Letter: Resident finds plans to rezone parkland perplexingTo the editor, I attended the parkland rezoning hearing at Rosemount City Hall on Feb. 28. I am perplexed as to why the newer city parks, like Bloomfield Park, were not “saved” from a “residential” zoning like the city said all the older parks would be.
To the editor,
I attended the parkland rezoning hearing at Rosemount City Hall on Feb. 28.
I am perplexed as to why the newer city parks, like Bloomfield Park, were not “saved” from a “residential” zoning like the city said all the older parks would be. City staff told us the reason for rezoning was so all parks had the same zoning designation. Now, they are refusing to be consistent like they claimed. Will they try again to sneak in a “residential” rezoning of all the others?
Also, why is one of our city fire departments zoned “public/institutional” while the other one is zoned “residential”? This isn’t consistent either.
The City of Apple Valley already has their zoning for the 2030 Comprehensive Plan approved by the Metropolitan Council. The only thing they changed was to separate their previous P/I (public parks/institutional) zoning into two separate zones. For clarity, Apple Valley zoned all their public parks “P.” All schools and government buildings are zoned “I.” Apple Valley’s public schools are surrounded by “residential,” just like Rosemount’s, and their government buildings are surrounded by businesses, just like Rosemount’s, yet they retained the “institutional” zoning for all.
Rosemount is attempting to zone all schools except the high school “residential” and zone the high school separate from the others. It is also lumping our government and public buildings into a “downtown/business” category that Apple Valley reserves only for private businesses. Apple Valley’s zoning makes Rosemount’s new rezoning’s look rather odd.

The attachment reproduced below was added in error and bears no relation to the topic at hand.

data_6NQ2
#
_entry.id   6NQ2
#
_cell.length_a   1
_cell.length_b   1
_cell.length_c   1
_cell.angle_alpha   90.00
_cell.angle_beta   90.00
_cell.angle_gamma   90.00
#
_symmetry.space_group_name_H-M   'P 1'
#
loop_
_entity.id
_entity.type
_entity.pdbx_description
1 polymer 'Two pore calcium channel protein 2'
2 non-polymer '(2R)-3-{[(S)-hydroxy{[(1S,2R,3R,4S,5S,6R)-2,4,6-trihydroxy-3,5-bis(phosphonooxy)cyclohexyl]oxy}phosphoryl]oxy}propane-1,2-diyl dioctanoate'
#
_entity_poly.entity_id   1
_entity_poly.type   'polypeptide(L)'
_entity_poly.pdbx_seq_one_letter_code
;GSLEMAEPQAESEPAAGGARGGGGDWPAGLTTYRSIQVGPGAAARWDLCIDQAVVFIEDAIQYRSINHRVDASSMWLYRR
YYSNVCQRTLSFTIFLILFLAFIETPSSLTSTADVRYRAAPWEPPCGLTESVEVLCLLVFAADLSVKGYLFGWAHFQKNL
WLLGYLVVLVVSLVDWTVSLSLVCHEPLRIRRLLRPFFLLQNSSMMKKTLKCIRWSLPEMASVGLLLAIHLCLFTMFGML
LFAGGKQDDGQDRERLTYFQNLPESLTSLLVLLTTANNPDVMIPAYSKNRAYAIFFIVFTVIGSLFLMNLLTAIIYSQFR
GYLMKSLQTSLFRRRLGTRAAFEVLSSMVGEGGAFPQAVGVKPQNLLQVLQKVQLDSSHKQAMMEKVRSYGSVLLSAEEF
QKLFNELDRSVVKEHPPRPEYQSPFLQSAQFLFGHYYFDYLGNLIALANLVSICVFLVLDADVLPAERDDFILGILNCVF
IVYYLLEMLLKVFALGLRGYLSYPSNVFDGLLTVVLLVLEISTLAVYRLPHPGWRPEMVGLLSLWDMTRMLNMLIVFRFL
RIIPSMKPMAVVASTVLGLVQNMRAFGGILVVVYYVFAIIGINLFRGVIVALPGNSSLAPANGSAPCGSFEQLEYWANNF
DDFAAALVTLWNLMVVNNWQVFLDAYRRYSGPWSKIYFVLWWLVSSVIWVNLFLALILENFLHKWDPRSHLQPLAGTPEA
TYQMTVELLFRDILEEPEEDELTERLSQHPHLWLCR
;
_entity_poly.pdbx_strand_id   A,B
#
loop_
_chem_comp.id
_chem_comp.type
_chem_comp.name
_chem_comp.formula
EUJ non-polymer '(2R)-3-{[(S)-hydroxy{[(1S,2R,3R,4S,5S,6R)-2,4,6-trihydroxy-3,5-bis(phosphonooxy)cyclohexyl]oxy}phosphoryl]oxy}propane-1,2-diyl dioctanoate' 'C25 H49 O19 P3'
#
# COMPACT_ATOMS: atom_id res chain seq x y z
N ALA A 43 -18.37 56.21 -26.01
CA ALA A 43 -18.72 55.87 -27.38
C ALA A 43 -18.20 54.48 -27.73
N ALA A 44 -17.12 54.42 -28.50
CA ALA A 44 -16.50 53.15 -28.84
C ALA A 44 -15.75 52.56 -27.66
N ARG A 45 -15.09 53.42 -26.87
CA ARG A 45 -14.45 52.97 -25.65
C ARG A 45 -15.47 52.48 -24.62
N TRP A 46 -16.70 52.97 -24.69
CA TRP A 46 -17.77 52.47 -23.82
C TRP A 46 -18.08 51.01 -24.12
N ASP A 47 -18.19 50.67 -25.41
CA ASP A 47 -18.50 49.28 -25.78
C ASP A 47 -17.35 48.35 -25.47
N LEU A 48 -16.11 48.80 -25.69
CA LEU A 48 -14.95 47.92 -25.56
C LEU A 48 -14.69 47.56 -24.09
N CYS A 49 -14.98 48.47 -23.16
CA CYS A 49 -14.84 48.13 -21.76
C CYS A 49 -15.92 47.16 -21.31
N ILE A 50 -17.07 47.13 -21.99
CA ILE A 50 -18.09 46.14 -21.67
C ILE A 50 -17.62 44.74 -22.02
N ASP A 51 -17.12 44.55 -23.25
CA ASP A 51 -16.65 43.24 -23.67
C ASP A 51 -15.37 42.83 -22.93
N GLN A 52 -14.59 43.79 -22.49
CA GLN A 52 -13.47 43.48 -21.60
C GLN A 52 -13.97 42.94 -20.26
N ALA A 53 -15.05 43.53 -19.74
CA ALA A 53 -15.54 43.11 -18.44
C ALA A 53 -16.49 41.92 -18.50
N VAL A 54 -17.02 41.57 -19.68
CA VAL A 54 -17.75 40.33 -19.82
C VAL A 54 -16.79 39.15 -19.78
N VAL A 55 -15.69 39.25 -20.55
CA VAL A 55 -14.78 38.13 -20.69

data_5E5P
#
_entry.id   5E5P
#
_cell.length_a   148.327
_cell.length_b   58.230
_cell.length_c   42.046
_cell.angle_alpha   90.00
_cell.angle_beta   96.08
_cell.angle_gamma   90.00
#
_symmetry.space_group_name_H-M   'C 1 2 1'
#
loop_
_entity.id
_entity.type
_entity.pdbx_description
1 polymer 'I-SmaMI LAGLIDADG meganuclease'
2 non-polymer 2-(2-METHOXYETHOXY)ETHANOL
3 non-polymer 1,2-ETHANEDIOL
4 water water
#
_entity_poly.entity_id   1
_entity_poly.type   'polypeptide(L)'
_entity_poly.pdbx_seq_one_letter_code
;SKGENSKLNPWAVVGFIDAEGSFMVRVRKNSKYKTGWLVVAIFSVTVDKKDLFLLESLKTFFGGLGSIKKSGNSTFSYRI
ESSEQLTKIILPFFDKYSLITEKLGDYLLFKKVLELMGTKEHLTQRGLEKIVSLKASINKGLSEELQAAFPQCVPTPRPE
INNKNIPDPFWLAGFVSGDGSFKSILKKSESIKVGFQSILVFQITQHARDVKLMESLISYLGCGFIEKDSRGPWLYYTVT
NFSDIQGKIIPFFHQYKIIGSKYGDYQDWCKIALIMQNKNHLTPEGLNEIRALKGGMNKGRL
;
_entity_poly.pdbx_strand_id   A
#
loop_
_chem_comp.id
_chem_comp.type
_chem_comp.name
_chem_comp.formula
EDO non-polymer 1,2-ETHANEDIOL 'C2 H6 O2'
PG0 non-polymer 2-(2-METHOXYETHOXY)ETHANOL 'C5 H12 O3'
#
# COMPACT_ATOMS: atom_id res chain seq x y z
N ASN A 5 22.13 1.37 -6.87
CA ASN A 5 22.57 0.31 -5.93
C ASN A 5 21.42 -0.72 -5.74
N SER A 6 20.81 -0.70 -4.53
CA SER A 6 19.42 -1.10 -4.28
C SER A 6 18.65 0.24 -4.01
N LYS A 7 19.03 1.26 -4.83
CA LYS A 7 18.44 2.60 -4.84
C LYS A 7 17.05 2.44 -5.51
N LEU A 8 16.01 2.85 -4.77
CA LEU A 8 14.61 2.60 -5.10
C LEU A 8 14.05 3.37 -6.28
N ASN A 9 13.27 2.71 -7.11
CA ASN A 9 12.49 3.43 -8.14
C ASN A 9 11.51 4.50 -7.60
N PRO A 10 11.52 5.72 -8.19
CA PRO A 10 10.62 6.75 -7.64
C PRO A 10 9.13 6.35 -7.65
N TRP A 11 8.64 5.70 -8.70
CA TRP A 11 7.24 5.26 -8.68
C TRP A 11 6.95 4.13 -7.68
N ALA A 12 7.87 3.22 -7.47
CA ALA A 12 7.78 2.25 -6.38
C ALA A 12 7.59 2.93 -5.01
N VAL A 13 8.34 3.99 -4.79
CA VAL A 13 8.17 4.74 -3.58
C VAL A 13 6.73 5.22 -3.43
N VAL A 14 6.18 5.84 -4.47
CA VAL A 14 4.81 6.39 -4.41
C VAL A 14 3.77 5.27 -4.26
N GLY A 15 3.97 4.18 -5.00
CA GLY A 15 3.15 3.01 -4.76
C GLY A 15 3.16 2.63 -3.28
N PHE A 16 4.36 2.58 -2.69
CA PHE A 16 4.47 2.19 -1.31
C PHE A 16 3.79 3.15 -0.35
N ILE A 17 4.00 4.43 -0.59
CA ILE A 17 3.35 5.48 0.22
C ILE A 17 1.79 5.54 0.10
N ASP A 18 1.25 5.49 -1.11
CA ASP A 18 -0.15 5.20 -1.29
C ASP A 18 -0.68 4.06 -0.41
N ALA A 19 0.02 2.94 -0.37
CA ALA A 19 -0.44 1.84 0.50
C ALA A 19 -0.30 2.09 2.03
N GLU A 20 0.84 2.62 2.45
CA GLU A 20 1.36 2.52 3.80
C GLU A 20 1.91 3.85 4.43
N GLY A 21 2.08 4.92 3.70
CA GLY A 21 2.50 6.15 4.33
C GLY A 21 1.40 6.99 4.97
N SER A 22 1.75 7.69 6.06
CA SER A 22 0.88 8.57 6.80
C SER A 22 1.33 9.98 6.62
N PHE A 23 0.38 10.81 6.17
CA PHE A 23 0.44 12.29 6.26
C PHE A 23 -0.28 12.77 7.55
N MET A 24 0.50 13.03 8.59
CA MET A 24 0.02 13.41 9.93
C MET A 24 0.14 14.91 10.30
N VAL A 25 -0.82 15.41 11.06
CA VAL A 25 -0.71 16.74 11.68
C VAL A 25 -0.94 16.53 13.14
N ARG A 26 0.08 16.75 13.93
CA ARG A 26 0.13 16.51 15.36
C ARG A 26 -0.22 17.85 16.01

City regulations are intended to help people’s understanding of government. Instead of connecting us, Rosemount’s new rezoning is confusing us. At the very least, Comprehensive Plans and zoning ordinances ought to communicate clearly to citizens. Any government document that is comprehensive only to government insiders is an impediment to good governance — not an aid. Our zoning documents ought to communicate clearly to regular citizens the allowed uses for property.
In a letter to Rosemount’s city planner regarding rezoning, the city attorney wrote: “If the city intends to keep city hall at its current location … I see no reason why the city should go through an effort to find some other land use designation for the property. On the other hand, if there is a reasonable possibility that property that is currently zoned for public and institutional uses may be put to some different land use in the future, it may be a good idea to plan for that alternate land use at this time.”
I have an idea that this whole exercise is just a way to bill taxpayers for a new city hall and high school without telling us in plain English. Is this a preview of what’s ahead for Rosemount?
I only hope that word will spread about this inconsistency in rezoning that’s afoot and that John Q Public will be peeved enough to turn out at the Tuesday, March 27 rezoning hearing at 6:30 p.m. in Rosemount City Hall.